NCCC has been working with a number of local community groups including Charlotte Hungerford Hospital, the McCall Center, and the Connecticut Office of Rural Health, whose office is based at the college, as well as with Southern Connecticut State University (SCSU) and the Connecticut Department of Public Health (DPH). Both SCSU and DPH have awarded grants to NCCC, providing needed funds for policy transition and educational resources.
“As we initiate this change throughout the year the focus will continue to be on education and providing resources to students, and less on enforcement,” said Rooke. “Grant funds will be used to support educational and student activity promotional events, as well as much needed signage.”
Charlotte Hungerford Hospital will be offering smoking cessation classes starting Fall 2018 and continue holding classes periodically based on demand. While grant funds are available, any NCCC student, faculty or staff member wishing to quit smoking will have the opportunity to participate in cessation classes and even receive free nicotine replacement therapies from a local Winsted pharmacy.
Temporary signage announcing the change will be placed on campus beginning this fall to be replaced with permanent signs next summer. Also beginning this fall, NCCC students volunteering to be smoke-free ambassadors will be trained and coordinated through the NCCC Student Activities Department and will participate in events throughout the year to raise student awareness.
Rooke said the majority of the Connecticut community colleges are either already smoke-free or considering the change, and three of the state colleges are smoke-free as well.
“NCCC will continue to provide the best for our students, including a healthy environment in which to learn,” said Rooke. ‘We are excited for the change and will do all that we can for an easy transition.”
Community College Incentive Program
with Charter Oak State College
Northwestern Connecticut Community College and Charter Oak State College have recently signed a Community College Tuition Match Scholarship Agreement in which Charter Oak State College will provide the last two years of a bachelor’s degree to graduates of associate degree programs at NCCC, at the Connecticut Community Colleges tuition and fee rates in effect for that year. This agreement goes into effect in Fall 2018 semester.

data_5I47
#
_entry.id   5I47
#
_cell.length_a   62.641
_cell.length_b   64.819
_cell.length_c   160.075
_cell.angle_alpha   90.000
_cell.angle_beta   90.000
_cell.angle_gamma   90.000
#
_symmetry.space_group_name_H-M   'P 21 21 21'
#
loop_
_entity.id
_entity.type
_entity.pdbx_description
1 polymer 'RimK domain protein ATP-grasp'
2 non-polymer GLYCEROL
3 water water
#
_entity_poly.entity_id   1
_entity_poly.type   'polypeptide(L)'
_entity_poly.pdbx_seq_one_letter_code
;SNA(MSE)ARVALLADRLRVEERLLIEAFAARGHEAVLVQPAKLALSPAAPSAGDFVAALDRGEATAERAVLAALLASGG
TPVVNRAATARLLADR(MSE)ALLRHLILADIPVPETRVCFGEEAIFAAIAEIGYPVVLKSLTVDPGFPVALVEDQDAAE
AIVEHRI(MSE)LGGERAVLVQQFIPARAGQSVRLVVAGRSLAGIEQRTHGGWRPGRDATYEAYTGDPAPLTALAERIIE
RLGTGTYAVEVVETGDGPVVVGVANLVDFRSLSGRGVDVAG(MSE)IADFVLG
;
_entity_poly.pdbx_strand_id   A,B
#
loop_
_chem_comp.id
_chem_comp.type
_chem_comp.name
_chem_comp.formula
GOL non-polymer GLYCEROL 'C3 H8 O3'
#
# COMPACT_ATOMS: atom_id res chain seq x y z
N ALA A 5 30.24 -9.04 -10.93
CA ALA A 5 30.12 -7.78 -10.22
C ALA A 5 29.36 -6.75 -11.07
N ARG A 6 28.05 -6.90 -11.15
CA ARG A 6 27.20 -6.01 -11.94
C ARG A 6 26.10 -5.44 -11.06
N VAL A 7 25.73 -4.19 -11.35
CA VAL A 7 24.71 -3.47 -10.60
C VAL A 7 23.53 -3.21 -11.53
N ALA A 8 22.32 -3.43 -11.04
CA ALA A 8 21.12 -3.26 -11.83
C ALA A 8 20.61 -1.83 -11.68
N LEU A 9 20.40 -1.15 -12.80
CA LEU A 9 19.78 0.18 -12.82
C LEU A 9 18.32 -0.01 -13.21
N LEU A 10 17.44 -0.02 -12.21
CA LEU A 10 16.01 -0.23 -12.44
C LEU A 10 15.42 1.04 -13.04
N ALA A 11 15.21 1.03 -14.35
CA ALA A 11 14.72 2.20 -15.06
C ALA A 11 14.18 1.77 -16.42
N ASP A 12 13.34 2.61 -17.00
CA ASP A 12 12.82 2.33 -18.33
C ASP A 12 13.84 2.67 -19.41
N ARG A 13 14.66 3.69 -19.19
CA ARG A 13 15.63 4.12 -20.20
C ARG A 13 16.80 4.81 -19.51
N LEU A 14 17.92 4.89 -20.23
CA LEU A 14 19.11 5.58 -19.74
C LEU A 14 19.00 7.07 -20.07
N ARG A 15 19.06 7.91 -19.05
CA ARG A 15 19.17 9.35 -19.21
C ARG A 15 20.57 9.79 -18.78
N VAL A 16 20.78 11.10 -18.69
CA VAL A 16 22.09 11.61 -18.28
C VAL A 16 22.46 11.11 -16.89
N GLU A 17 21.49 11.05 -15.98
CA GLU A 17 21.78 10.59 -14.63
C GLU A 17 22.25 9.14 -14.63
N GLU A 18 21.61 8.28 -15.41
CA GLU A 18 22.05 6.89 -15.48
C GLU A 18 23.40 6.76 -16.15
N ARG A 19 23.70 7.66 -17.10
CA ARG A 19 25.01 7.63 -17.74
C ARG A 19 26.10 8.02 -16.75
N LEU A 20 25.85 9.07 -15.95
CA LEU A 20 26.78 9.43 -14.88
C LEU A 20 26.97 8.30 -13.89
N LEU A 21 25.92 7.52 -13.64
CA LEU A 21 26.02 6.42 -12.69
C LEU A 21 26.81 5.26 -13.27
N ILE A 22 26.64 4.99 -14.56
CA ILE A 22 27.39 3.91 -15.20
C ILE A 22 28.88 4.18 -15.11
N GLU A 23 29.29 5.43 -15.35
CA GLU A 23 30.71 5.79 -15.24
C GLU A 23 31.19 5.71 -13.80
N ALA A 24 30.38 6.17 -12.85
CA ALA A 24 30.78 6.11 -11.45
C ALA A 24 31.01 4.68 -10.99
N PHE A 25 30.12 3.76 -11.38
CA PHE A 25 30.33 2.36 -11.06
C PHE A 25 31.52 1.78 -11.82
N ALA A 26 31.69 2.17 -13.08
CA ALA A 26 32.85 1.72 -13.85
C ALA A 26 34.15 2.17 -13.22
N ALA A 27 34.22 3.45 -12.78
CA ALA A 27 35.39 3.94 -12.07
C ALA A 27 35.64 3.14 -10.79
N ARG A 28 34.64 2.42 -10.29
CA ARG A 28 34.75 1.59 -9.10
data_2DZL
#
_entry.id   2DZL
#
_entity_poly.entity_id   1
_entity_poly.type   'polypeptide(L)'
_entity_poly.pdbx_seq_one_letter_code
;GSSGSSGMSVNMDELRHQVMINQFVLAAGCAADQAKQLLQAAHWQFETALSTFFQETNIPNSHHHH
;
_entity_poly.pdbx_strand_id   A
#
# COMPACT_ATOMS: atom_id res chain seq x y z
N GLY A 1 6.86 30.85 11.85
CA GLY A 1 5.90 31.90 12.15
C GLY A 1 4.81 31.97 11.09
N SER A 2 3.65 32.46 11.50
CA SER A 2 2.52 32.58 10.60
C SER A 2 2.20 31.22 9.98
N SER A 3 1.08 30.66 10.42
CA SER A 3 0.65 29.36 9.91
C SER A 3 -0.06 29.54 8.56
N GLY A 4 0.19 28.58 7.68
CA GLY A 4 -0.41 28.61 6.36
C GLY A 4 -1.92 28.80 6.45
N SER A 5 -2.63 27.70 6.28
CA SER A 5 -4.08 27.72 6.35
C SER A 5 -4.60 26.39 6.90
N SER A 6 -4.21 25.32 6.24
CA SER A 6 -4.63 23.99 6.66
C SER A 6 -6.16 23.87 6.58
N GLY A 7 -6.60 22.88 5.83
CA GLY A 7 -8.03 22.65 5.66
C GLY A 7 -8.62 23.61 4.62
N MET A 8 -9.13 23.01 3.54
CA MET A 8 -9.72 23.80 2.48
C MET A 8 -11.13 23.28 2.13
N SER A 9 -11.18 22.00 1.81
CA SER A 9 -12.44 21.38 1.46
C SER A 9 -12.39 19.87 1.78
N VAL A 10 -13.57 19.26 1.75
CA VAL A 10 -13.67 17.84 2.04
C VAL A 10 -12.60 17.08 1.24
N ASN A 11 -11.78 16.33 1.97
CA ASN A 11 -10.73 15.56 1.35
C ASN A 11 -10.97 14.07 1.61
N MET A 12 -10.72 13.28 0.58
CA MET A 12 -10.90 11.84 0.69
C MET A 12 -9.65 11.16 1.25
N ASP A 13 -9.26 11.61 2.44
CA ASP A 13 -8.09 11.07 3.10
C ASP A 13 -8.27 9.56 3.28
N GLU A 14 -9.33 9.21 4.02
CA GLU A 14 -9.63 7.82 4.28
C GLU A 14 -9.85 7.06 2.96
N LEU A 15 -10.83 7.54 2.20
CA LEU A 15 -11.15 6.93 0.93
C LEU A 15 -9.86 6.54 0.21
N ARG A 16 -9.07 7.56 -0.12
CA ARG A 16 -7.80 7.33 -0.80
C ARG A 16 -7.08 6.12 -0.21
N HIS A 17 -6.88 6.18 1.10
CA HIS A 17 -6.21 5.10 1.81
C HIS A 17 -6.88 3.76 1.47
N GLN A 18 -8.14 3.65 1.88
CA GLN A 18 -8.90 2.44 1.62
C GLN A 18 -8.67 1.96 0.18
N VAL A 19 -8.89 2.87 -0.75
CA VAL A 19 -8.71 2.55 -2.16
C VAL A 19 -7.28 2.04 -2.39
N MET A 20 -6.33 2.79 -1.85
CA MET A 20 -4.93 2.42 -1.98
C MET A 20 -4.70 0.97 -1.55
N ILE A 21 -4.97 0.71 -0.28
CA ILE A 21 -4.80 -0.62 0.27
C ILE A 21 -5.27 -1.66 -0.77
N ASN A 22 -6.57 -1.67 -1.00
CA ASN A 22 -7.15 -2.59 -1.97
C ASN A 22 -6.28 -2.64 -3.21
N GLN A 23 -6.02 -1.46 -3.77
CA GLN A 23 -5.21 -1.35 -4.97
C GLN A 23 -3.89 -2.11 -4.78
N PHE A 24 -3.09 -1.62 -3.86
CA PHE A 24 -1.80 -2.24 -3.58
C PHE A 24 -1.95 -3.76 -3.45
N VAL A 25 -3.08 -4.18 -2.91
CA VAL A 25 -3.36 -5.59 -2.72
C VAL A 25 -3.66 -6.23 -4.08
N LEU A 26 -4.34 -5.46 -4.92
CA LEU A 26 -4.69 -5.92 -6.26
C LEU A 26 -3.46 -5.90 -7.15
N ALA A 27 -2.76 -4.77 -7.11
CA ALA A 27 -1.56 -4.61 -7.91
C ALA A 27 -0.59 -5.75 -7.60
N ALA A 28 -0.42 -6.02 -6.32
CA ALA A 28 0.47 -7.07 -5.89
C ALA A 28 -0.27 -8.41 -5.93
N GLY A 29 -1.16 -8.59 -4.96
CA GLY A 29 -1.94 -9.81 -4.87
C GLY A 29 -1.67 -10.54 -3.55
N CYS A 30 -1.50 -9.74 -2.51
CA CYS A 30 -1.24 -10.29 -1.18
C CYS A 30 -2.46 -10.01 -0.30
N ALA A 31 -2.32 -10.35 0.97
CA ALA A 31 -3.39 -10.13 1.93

In order to apply for the scholarship, students need to meet the following requirements:
- Attain 2.3 or higher Grade Point Average (GPA)
- Complete the associate degree
- Matriculate at Charter Oak State College within 6 months of completing Associate’s degree
The tuition scholarship is good for 5 years. In order to maintain the scholarship, the student must be enrolled in a minimum of 6 Charter Oak credits in the fall and spring semesters. This would allow the student to graduate in five years, if attending part time. Students can take more courses at the reduced rate and thus graduate earlier, take courses in the summer, or take additional courses, as applicable, at NCCC as long as they adhere to the requirements stated above.
Eligible students should apply for Federal Pell Grants to help cover the costs of their college expenses; students will be responsible for books, tech fee, and any other course related expenses. Students will have to meet Charter Oak State College’s degree requirements for the bachelor’s degree.
Dr. Dave Ferreira, Dean of Academic & Student Affairs at NCCC asserted, “This is an exciting opportunity that gives the students who graduate from Northwestern Connecticut Community College an affordable choice to a quality bachelor’s degree in areas such as Cyber Security, Health Care Administration, and Business Administration.” He continued, “Students will have the ability to easily transition from an associate’s degree to a bachelor’s degree program at Charter Oak State College while paying the community college tuition and fee rate in effect for that year. Furthermore, the online course delivery format at Charter Oak State College is a good option for graduates who have busy schedules or cannot commute to the nearest university.”
Dr. Shirley M. Adams, Provost at Charter Oak State College, agrees. She stated, “We have had an articulation agreement with NCCC for years allowing their students easy transfer to Charter Oak State College. This agreement expands that option, making it more affordable. It provides students with an incentive to do well at and to complete their associate’s degree at NCCC and then to pursue their bachelor’s degree without leaving home.”
For more information about the Community College Incentive Program, please contact Dr. Dave Ferreira, Dean of Academic & Student Affairs at (860) 738-6319 or by email at DFerreira@nwcc.edu.